Non-corresponding cruise

July 14, 2014

This past week my family and I were on the road. We drove across the prairies, from our home in Alberta to a conference being held in Winnipeg. It’s an odd kind of gathering where most of the people you see are happy to be there but not at all excited about the task at hand. I was in the same boat; there were people I was looking forward to seeing, and the worship and celebration parts are always uplifting, but I carried little enthusiasm for the discernment portion of the assembly. (One of the speakers would later poke fun at our group, suggesting that ‘discernment’ was really just a euphemism for what we were actually doing, fighting.)

I’m not a fan of conflict of any kind, and so I approach this kind of conversation with dread. In years past we’ve debated what we do (or should) believe in common. This year’s approach was more along the lines of what it means to have unity when we don’t have uniformity of belief. I was much happier with this approach, but I was still not looking forward to the process.

I’ve driven across the prairies before, and once again I came to appreciate the beauty of the scenery, the charm of the various small towns and the simplicity of rural lifestyle. I mulled all this over while I drove, and as I drove, as sometimes happens, the trip became a metaphor for the destination itself.

I was also reminded again though of the frustrations of long distance driving. We all know the anxiety of sharing the road with people driving much faster than we want to, those people who follow too close and pressure us to speed up only to eventually pass us wrecklessly swerving from one lane to another with no apparent regard for their own safety or the safety of other people on the road, not to mention their complete disregard for the law that governs the roads. Some of us also know the impatience that can develop within us when we share the road with people who drive much slower than we want to. While the rest of us have places to go and timelines to keep, these people sit in their cars oblivious to the realities of the world outside their usually old and poorly maintained vehicles.

This time though, I found myself unusually able to extend grace to those drivers. The people driving too fast may very well have had a good reason to be moving with that kind of urgency. Maybe they’ve been driving like that for a long time and their skills and reflexes have adjusted to make them well suited for that pace. They were probably operating from a timeline that was entirely different from mine. Either way they were quickly past me and no longer a concern to me.  The people driving too slow were often carrying a heavier load and sometimes the vehicles they were travelling in weren’t equipped for highway speed.  Over time I’ve come to appreciate the people who follow the rules, as legalistic as it may seem to the rest of us, and make a safer world for the rest of us.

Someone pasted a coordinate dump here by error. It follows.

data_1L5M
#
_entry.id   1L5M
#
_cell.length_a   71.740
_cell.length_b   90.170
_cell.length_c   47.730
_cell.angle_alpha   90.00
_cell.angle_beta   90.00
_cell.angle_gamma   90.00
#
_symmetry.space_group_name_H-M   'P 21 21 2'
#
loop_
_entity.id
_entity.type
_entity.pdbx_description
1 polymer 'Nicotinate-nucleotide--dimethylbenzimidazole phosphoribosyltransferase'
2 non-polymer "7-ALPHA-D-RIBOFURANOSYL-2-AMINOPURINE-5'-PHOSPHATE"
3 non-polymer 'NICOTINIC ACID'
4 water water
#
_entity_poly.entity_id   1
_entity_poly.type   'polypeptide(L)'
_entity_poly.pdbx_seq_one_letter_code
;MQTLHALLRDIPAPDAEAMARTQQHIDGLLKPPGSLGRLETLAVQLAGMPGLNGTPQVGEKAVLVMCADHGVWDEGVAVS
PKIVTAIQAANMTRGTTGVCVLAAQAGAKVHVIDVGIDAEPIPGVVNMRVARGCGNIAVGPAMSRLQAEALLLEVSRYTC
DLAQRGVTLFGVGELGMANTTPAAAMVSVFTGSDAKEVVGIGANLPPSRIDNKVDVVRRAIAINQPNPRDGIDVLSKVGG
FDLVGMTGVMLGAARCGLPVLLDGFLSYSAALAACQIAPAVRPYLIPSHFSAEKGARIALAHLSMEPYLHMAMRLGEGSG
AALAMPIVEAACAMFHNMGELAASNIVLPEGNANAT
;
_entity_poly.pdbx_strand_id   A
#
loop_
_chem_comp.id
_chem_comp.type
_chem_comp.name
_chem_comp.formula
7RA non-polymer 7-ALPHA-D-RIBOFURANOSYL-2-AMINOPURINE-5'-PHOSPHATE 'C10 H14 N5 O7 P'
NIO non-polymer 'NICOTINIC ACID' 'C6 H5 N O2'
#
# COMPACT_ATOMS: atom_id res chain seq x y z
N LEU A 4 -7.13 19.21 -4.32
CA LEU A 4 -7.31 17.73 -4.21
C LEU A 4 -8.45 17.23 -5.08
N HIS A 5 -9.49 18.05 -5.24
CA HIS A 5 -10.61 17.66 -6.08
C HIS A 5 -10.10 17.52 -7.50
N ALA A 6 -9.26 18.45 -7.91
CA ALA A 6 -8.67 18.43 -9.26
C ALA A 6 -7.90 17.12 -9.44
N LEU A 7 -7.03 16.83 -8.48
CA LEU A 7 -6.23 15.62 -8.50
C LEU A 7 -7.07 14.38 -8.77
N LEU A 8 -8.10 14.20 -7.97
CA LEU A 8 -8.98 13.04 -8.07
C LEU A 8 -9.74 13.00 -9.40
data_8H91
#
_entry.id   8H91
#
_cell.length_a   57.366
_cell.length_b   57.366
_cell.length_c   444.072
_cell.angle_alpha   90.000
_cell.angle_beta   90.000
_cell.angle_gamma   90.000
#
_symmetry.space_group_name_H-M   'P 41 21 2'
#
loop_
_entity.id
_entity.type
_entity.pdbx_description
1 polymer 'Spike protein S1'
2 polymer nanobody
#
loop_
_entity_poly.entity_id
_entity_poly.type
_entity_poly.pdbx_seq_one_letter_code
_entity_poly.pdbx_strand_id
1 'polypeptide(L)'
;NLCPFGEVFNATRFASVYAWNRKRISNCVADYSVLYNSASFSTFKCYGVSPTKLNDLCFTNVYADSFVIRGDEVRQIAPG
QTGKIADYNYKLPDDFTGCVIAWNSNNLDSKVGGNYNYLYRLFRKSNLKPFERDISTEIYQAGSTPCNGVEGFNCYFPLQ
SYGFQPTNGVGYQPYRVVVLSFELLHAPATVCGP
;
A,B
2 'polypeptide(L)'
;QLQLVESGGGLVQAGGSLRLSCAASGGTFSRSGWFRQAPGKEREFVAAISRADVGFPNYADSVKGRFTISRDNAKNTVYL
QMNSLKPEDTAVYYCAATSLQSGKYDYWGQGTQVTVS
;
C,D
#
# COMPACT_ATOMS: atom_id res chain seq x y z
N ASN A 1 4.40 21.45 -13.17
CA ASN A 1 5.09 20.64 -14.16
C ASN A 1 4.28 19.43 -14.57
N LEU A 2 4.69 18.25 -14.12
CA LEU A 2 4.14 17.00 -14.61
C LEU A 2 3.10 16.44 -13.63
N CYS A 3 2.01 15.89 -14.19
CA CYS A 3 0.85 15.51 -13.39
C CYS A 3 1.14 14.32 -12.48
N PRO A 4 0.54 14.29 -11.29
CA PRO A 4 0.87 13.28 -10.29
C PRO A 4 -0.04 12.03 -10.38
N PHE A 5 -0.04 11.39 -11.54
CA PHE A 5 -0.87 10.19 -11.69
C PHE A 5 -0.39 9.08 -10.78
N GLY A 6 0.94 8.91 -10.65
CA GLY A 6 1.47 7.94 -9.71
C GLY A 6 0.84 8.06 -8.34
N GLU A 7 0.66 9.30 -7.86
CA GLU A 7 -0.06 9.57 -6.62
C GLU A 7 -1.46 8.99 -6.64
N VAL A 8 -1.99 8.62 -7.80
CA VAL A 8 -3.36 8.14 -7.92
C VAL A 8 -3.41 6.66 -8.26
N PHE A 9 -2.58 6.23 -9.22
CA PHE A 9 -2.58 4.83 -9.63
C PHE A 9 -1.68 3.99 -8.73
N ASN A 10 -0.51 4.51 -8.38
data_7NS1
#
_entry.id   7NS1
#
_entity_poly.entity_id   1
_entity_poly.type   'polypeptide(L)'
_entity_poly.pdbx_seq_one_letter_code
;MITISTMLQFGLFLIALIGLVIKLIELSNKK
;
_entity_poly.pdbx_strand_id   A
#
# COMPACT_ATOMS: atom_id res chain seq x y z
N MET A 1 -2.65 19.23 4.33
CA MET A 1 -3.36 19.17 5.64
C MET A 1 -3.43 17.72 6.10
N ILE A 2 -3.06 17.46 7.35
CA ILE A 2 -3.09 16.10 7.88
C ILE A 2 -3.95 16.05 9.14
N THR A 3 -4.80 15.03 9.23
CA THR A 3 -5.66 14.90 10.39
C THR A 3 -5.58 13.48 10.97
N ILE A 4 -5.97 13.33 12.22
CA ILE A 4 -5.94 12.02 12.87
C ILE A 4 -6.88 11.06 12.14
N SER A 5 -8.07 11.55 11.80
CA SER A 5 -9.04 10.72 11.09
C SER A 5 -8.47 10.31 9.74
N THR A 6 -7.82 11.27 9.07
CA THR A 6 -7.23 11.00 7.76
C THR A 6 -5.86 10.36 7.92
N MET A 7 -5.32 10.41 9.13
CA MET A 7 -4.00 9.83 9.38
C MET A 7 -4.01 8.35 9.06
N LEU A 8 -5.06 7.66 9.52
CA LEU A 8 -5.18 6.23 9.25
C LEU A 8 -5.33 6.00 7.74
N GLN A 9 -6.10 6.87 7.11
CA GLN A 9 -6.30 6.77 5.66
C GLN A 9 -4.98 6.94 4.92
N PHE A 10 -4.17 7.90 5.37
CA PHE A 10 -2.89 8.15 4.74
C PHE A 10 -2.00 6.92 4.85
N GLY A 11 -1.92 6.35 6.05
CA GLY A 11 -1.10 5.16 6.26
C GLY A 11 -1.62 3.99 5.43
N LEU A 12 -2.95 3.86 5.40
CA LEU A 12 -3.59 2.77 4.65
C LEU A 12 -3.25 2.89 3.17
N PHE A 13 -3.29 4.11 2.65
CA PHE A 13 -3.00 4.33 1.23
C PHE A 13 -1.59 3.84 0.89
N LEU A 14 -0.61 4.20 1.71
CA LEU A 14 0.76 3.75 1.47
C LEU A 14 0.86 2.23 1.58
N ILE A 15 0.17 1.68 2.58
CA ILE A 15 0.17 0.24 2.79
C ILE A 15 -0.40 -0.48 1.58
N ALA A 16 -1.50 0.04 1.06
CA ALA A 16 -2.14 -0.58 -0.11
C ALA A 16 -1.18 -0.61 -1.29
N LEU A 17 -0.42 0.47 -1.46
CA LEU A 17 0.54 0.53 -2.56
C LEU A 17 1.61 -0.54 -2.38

There’s almost a kind of community feeling that develops among people who drive the same speed. When I see a fast car off in the distance pull into the passing lane, it’s probably to get around a car like me. Inevitably I catch up to a slow car and I congregate with other cars begrudgingly graciously waiting for their turn to pass. Especially on the prairies, you can drive a long ways with other cars. It isn’t a stretch to imagine that you could drive for an hour or two with the same vehicle(s) in your line of sight, which can be oddly comforting on an otherwise lonely trip. You also get to know a lot about these people as you drive near them for a long time, you might get to know their eating habits, their music listening (and singing) habits and some of their bumpter-stickered political affiliations. The road would be a safer, and I think friendlier place if we all drove exactly the same speed.

On this particular trip, I started to find myself getting annoyed by the people driving my speed, mostly because it turns out they weren’t driving my speed. I had set my cruise control at a consistent speed, and still sometimes the cars that I had passed would pass me again, and again. Sometimes I had adjusted my cruise to stay with a particular group, and then their speed would fluctuate too. I could no longer count on people driving consistently 5 km/h over the speed limit. I could no longer find comfort in other people approaching the road the same way that I did.

There is science at work here. No matter how much people or machines try to keep their vehicles at the same speed, there will always be fluctations.  You may have recognized a while ago I wasn’t just talking about cars anymore, but that the journey to the conference was a metaphor for the conference, and life itself. The task to get everyone to drive the same speed will always be futile. The challenge instead is to pick your own speed and then drive responsibly and with integrity.

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